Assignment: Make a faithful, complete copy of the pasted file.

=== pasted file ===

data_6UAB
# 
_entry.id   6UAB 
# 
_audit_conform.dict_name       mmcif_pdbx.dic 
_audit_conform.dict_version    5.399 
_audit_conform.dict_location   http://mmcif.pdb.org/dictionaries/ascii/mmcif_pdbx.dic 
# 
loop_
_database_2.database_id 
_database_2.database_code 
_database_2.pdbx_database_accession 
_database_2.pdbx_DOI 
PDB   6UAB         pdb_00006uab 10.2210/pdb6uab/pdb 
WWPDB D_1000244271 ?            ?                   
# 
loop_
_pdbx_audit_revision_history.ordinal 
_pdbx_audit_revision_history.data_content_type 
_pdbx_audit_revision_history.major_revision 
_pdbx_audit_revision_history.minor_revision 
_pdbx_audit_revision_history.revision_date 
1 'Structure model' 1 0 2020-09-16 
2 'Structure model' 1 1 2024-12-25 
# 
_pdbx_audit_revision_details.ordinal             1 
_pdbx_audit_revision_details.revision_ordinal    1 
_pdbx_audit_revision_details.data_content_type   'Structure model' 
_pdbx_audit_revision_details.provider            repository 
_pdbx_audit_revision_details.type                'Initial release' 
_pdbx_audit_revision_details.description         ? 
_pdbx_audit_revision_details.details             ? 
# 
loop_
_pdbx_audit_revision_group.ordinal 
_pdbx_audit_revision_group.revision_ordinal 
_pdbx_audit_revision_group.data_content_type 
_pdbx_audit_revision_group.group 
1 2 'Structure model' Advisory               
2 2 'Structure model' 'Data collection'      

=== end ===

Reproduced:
data_6UAB
# 
_entry.id   6UAB 
# 
_audit_conform.dict_name       mmcif_pdbx.dic 
_audit_conform.dict_version    5.399 
_audit_conform.dict_location   http://mmcif.pdb.org/dictionaries/ascii/mmcif_pdbx.dic 
# 
loop_
_database_2.database_id 
_database_2.database_code 
_database_2.pdbx_database_accession 
_database_2.pdbx_DOI 
PDB   6UAB         pdb_00006uab 10.2210/pdb6uab/pdb 
WWPDB D_1000244271 ?            ?                   
# 
loop_
_pdbx_audit_revision_history.ordinal 
_pdbx_audit_revision_history.data_content_type 
_pdbx_audit_revision_history.major_revision 
_pdbx_audit_revision_history.minor_revision 
_pdbx_audit_revision_history.revision_date 
1 'Structure model' 1 0 2020-09-16 
2 'Structure model' 1 1 2024-12-25 
# 
_pdbx_audit_revision_details.ordinal             1 
_pdbx_audit_revision_details.revision_ordinal    1 
_pdbx_audit_revision_details.data_content_type   'Structure model' 
_pdbx_audit_revision_details.provider            repository 
_pdbx_audit_revision_details.type                'Initial release' 
_pdbx_audit_revision_details.description         ? 
_pdbx_audit_revision_details.details             ? 
# 
loop_
_pdbx_audit_revision_group.ordinal 
_pdbx_audit_revision_group.revision_ordinal 
_pdbx_audit_revision_group.data_content_type 
_pdbx_audit_revision_group.group 
1 2 'Structure model' Advisory               
2 2 'Structure model' 'Data collection'      